Slofie is Apple’s turn of phrase for slow motion short video captured using the iPhone’s front camera
To make a slofie, users have to switch on the Slo-mo mode in front camera, tap on the record button, make quick head, hand or face movements and tap on the record button again
New Delhi: Android phone makers have been cashing on the selfie craze among youngsters with pre-loaded camera options such as beauty mode, face filers, time lapse and Bothie.
Surprisingly, it isn’t another Android-based OEM that is canvassing for a new selfie feature called slofie — a new front camera feature on Apple’s latest line-up of iPhone 11 smartphones, which will be available in India starting 27 September.
Apple intends to keep the moniker within its own camp and has applied for a US trademark on Slofie, so that no other brand or developer can use it to sell their smartphone or camera apps.
Soon after the slofie feature was unveiled at the Apple special event on 10 September, memes on slofies started circulating on Twitter. Following the release of new iPhones in the US last week, social media has been buzzing with actual slofie moments by influencers and users. A #slofie search on Instagram already shows over 1000 posts.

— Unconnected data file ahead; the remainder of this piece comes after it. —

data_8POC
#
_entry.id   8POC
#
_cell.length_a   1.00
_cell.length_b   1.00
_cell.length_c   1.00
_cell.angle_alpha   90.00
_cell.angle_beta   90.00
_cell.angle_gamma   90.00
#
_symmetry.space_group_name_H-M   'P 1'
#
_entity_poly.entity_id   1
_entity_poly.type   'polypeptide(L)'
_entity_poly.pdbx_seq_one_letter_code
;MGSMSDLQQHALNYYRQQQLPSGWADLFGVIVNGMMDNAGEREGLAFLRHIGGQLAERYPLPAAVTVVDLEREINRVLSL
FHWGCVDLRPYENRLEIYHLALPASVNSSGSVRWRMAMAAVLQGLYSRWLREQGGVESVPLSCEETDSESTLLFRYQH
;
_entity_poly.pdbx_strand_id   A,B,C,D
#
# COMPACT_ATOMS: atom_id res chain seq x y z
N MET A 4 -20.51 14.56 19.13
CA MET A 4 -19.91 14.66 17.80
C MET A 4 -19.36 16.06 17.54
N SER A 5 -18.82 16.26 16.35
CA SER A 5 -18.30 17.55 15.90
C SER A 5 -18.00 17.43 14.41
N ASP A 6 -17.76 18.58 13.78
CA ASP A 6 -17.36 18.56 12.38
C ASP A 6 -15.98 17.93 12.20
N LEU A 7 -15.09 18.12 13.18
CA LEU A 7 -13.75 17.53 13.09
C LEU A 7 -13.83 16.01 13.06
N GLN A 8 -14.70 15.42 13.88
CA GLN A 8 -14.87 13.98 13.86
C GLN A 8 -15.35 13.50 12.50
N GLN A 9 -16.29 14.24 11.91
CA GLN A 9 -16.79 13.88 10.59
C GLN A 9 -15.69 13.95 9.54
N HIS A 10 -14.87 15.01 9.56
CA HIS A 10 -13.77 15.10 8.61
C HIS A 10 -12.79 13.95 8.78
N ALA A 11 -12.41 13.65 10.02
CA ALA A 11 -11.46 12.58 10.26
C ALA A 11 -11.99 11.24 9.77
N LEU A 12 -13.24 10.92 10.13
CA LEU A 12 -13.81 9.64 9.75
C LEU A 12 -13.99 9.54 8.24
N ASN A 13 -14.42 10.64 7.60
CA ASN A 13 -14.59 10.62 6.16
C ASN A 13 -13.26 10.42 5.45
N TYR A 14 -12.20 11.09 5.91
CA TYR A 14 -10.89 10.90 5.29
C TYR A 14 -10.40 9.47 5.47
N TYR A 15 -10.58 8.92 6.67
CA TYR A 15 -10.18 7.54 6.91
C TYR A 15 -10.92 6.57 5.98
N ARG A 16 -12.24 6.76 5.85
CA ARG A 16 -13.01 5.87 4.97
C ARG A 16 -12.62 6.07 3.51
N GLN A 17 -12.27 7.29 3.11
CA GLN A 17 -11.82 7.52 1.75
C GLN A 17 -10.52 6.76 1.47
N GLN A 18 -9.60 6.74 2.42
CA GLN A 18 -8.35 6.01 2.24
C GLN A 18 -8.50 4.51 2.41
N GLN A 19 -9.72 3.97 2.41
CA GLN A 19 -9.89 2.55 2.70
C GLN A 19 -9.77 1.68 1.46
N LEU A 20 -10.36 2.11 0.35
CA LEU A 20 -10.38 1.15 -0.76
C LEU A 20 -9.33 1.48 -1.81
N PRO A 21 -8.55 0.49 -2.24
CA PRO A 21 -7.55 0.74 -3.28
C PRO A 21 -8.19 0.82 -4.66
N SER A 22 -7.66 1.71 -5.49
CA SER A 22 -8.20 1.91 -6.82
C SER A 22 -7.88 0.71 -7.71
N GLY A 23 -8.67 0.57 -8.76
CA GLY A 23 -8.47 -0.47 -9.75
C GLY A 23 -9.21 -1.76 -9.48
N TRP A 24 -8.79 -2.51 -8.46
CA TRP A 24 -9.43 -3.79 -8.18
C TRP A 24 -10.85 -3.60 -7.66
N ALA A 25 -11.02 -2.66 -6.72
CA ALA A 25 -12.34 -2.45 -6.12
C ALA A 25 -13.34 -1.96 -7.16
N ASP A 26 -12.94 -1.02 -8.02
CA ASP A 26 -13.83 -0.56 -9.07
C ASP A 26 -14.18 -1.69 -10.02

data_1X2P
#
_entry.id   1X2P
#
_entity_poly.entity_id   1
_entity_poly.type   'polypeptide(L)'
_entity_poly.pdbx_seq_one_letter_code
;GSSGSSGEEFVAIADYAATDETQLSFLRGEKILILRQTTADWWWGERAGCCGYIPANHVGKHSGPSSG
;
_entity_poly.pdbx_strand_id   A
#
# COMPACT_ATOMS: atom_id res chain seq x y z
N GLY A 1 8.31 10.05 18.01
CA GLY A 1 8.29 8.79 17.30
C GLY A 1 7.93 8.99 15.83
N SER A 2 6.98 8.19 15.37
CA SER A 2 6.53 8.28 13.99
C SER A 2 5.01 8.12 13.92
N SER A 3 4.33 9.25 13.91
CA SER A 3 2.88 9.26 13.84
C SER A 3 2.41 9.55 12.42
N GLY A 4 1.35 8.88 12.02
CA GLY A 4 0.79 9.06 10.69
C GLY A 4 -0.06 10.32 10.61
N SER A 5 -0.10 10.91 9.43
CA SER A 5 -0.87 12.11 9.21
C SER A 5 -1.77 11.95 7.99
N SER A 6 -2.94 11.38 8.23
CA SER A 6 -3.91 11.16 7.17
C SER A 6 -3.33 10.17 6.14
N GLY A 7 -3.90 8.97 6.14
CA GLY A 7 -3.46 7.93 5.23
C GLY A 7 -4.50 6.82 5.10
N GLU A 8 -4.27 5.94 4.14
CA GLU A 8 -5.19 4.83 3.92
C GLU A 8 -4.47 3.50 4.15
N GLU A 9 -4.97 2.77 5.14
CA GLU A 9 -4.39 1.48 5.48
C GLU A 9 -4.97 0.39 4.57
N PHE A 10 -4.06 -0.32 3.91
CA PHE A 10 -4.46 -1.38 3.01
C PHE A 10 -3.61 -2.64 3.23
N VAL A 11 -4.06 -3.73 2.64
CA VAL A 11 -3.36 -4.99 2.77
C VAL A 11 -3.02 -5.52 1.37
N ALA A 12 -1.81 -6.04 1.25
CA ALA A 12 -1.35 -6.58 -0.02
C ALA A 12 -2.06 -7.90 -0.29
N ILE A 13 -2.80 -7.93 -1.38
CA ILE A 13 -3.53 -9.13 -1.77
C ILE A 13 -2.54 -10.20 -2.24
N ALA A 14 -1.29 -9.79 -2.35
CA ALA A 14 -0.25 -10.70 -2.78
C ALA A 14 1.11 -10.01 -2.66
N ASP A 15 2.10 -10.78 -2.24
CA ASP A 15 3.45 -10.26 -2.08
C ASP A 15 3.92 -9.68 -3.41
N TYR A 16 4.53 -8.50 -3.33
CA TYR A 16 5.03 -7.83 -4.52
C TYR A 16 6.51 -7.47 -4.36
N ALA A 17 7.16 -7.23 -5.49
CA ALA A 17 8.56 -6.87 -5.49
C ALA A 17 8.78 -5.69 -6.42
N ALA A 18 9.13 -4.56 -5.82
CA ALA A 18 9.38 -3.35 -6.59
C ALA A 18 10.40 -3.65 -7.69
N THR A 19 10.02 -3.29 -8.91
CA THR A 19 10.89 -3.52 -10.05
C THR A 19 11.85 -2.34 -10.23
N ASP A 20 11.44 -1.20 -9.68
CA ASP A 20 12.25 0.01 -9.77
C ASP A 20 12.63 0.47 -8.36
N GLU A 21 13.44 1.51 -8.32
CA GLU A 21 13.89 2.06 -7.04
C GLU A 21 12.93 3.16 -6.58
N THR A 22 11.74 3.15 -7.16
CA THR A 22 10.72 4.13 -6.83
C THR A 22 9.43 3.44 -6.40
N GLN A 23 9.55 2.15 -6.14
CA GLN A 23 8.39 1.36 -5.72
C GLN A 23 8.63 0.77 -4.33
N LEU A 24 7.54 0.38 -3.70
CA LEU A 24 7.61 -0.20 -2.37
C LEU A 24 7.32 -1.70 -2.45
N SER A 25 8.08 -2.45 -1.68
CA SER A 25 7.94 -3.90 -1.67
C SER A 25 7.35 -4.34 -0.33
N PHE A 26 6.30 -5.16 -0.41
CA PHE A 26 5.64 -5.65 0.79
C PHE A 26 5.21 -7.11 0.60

However, not all users seem to be flipping over it. Bradley Allen from Pittsburg, shares a slofie shaking his head on Twitter and writes, “first slofie, or the dumbest thing Apple has ever come up with."
For users who still haven’t figured it out, slofie is Apple’s turn of phrase for slow motion short video captured using the iPhone’s front camera. It works on same principle as any slow motion video and first captures a video at high frame rate of 120 fps (frames per second) and then plays it back at a much slower frame rate to create a fun video. To make a slofie, users have to switch on the Slo-mo mode in front camera, tap on the record button, make quick head, hand or face movements and tap on the record button again.
There is enormous interest in Seflie cameras and fun modes revolving around them among users and Android OEMs have been cashing on this trend with their own unique offerings. Bothie (it takes photos from both front and rear cameras simultaneously) is unique to HMD Global’s Nokia smartphones. Oppo smartphones have options like double exposure (it combines two or more exposures to create a single ghost image) and time lapse (when played at normal speed, time appears to be moving faster) video option in front cameras.
Given the craze around seflies, Android OEMs can be expected to join the bandwagon soon with their own version of slow motion mode in selfie cameras.